Creating a Gallery

A gallery displays a set of thumbnail images on a page so it’s easy for visitors to
scan them (Figure 10-3). To take a closer look at a pic, all you need to do is click a
thumbnail.
When you click a picture in a gallery, you probably expect to see a larger version of
the image. But WordPress does something a little different, and its exact behavior
depends on how you host your site.

If you run a self-hosted site, WordPress launches what it calls an attachment page,
which displays the larger-size picture along with its description (if you included it)
and a place for comments

WordPress.com is a bit fancier—it includes the picture in a photo carousel, and
viewers can step from one picture to the next (or former) by clicking the arrows on
either side of the image (Figure 10-5).

TIP A photo carousel dramatically showcases your pictures without taking the reader away from your post.
Self-hosted sites can get this feature by installing the Jetpack plug-in (page 297). However, some WordPressers
have found that the photo carousel doesn’t work with certain theme/browser/plug-in combinations. So if you
install Jetpack but you still see ordinary attachment pages instead of the photo carousel, you probably ran into
one of these conflicts.

Create a Gallery, Follow these steps:
1. Create a new post or edit an existing one.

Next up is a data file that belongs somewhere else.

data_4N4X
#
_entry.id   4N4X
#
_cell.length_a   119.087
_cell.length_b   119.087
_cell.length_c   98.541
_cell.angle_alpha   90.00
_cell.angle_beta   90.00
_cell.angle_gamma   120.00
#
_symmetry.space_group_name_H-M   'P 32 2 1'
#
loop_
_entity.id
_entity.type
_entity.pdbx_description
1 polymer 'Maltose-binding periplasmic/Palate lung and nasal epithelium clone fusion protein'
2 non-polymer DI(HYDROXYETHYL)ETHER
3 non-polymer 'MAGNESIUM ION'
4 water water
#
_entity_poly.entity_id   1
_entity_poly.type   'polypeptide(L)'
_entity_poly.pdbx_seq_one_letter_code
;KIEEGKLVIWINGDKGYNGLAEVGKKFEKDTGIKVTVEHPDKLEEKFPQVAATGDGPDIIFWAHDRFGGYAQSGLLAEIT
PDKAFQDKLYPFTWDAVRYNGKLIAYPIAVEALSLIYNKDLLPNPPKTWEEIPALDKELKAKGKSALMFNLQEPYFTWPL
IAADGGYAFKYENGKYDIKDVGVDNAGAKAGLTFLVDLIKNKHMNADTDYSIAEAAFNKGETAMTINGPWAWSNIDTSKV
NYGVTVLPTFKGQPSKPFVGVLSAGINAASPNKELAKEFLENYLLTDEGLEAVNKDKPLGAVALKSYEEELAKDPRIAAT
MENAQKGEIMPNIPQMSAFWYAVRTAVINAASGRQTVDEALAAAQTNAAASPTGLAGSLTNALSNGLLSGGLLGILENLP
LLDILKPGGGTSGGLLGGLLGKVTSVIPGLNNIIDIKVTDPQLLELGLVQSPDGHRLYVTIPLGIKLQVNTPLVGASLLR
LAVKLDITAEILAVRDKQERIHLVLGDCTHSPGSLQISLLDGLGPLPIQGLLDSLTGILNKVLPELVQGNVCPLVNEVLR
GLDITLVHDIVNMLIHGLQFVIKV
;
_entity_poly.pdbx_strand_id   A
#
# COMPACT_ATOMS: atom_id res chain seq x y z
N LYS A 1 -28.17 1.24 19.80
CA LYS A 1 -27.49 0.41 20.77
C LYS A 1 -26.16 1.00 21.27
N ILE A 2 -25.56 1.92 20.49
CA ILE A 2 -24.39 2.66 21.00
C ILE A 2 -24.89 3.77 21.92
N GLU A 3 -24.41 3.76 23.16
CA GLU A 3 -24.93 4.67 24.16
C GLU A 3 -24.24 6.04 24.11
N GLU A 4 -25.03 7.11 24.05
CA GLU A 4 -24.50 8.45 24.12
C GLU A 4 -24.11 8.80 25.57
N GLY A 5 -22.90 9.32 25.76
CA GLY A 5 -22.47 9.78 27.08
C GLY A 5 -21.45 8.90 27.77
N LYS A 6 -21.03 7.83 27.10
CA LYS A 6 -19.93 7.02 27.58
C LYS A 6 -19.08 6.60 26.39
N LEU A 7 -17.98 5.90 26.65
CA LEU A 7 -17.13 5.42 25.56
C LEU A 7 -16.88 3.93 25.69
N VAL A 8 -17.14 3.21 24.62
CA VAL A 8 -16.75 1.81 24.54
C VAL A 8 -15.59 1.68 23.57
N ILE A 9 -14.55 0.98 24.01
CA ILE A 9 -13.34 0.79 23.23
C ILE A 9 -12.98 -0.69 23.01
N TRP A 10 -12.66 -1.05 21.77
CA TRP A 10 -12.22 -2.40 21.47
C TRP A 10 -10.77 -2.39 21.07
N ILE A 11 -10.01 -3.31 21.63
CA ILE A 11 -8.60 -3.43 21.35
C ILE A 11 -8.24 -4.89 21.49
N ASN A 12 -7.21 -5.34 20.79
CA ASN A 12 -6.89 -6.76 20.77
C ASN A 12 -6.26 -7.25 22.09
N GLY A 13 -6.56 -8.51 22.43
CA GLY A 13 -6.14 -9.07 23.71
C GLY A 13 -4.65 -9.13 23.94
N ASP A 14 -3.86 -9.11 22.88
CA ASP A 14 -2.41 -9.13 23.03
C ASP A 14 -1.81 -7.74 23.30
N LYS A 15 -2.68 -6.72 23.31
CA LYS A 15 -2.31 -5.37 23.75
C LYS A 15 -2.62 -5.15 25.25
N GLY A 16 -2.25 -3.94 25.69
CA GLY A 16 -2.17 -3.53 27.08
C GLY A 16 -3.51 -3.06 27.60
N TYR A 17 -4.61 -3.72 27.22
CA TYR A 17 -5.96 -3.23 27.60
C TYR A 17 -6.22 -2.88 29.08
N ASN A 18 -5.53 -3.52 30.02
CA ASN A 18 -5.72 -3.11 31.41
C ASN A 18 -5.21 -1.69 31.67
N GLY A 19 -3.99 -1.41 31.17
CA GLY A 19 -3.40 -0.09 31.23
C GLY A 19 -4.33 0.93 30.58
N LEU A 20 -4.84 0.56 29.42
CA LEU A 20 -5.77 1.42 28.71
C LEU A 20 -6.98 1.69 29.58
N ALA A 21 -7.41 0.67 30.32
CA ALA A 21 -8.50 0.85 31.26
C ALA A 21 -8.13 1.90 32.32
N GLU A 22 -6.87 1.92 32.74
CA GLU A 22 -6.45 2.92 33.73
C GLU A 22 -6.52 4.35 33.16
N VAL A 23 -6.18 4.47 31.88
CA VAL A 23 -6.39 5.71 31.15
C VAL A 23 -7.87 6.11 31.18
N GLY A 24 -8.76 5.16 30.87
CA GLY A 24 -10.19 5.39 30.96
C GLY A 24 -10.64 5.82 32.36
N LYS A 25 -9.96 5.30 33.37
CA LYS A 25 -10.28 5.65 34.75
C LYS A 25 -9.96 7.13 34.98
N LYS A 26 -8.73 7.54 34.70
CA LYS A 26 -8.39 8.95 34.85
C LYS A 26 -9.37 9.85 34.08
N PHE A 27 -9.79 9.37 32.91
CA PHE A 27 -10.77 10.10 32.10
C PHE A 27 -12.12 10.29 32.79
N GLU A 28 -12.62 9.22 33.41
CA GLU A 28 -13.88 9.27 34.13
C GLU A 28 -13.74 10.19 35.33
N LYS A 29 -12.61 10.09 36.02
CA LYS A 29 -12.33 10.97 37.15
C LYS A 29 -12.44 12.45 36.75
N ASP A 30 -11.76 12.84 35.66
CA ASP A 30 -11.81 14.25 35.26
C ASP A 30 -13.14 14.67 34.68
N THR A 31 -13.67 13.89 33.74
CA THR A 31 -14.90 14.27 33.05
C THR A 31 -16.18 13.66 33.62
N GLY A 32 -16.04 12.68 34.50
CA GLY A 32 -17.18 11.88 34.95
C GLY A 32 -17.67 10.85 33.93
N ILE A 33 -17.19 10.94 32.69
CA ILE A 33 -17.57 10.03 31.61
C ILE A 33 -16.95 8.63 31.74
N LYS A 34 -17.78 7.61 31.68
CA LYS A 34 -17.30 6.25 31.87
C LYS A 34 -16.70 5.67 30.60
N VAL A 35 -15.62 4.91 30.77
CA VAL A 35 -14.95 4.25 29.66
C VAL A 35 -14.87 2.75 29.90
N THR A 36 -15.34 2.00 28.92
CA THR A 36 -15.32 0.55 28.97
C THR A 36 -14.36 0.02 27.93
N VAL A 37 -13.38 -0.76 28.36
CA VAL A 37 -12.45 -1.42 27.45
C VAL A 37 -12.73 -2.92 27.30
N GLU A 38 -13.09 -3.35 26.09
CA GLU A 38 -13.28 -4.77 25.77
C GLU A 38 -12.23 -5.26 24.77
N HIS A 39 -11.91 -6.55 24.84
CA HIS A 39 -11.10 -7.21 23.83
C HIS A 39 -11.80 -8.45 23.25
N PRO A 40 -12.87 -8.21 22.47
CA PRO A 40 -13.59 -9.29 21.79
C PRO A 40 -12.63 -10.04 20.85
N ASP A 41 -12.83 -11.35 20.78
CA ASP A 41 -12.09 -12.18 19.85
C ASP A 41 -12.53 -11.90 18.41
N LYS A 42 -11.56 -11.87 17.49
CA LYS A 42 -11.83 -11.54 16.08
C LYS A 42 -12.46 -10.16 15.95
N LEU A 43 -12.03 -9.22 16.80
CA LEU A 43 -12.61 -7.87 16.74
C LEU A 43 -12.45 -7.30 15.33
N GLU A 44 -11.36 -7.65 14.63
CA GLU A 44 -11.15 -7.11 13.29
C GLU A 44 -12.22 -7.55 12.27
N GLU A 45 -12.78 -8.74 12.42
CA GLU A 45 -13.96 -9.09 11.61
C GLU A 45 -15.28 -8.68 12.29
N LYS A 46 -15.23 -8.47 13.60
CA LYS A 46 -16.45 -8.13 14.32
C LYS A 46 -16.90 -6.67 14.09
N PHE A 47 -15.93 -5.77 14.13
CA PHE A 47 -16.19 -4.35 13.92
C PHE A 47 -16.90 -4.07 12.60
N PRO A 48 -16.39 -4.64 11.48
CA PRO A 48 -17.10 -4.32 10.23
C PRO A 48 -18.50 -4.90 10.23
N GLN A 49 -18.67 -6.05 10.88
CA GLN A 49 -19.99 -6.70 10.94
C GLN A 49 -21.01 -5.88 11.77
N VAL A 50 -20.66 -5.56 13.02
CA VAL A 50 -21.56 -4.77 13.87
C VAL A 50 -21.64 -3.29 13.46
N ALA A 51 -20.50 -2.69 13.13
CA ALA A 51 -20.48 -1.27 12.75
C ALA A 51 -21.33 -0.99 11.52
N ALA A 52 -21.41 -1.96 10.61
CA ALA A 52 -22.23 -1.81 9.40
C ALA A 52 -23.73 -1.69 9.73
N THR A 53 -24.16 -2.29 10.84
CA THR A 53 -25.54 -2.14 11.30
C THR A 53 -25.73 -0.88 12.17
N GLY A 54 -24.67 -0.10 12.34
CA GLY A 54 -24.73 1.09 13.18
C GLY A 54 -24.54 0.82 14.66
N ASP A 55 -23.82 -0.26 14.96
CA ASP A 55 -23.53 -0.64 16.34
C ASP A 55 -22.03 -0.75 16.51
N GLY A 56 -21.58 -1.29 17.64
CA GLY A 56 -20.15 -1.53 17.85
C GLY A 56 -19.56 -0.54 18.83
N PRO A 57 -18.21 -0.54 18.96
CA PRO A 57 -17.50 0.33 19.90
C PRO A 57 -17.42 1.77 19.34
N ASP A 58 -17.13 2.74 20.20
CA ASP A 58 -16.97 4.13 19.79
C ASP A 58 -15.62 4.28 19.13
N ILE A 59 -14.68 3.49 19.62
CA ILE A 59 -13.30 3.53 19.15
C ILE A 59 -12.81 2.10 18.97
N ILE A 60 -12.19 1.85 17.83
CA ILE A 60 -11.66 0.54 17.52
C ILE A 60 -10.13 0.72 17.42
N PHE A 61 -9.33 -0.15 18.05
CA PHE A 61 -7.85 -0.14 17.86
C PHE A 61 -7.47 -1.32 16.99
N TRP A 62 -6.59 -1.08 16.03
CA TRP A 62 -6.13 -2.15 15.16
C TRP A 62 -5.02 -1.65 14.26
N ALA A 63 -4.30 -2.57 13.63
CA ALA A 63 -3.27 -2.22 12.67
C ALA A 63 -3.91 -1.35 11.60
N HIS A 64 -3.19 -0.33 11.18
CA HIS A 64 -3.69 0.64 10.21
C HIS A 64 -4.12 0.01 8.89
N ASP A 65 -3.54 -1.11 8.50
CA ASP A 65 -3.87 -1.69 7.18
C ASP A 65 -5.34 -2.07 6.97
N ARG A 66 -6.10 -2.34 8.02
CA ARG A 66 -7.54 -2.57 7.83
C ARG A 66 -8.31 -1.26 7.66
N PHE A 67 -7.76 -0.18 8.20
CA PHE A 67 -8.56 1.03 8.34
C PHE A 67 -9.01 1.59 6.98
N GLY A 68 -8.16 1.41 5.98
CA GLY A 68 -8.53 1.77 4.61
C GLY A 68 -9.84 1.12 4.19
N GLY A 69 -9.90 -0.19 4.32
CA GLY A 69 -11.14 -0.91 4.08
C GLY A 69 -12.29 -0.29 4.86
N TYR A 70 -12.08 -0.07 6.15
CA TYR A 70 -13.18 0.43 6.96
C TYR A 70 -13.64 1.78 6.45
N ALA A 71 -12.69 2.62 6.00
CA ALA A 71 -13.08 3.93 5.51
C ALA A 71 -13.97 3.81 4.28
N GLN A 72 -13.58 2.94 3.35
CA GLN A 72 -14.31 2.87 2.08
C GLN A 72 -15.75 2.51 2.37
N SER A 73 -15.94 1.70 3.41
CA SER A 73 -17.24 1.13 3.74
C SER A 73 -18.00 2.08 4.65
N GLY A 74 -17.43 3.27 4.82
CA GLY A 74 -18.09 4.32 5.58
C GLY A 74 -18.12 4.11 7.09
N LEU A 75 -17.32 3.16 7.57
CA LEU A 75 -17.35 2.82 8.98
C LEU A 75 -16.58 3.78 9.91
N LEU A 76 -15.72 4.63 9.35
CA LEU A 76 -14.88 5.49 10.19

2. Click the Add Media button just above the edit box.
3. Upload the pictures you want in your gallery.
4. Once you upload the files, click the Create Gallery link on the left.
5. Enter a description for each picture.
6. Once you add descriptive information for all your pictures, click “Create a
new gallery” at the bottom right.
7. Drag your pictures into the order you want.
8. Tweak your gallery settings (in the Gallery Settings section on the right).

WordPress gives you several options for fine-tuning your gallery. They include:
• Link To.
NOTE If you use the photo carousel feature (page 333), WordPress ignores the Link To setting. Instead, it
shows a photo carousel when a visitor clicks a picture.
• Columns.
• Random Order.
• Type. This setting lets you change an ordinary gallery into a slideshow (pick
Slideshow instead of Thumbnail Grid). However, this setting appears only
on WordPress.com sites or self-hosted sites that use the Jetpack plug-in.
On WordPress.com sites (or Jetpack sites that have the Tiled Galleries feature
activated), the Type list includes three more exotic choices. Tiled Mosaic
packs the pictures tightly together in a jigsaw of squares and rectangles
(rather than spacing them out in the standard, neatly separated squares).
Square Tiles crops each thumbnail down to a perfect square, trimming off
the edges if needed. Circles crops each thumbnail into a circle. The best
way to get a sense for these fancy gallery types is to try them out.

9. Click “Insert gallery” at the bottom right.

If you click the Text tab to switch to HTML view, you see that your post now contains
a shortcode that looks something like this:

There’s an ID number for each picture in your gallery. In the example above, the first
picture in the gallery has the ID number 341, the second one has the ID 185, and so
on. You can find the matching pictures in the media library.
The HTML view of your gallery-enriched post is more notable for what it doesn’t
contain. There are no image tags, links, or other HTML wizardry. Instead, WordPress
examines the shortcode and then creates the gallery on the fly every time
someone requests the page.

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Creating a Gallery

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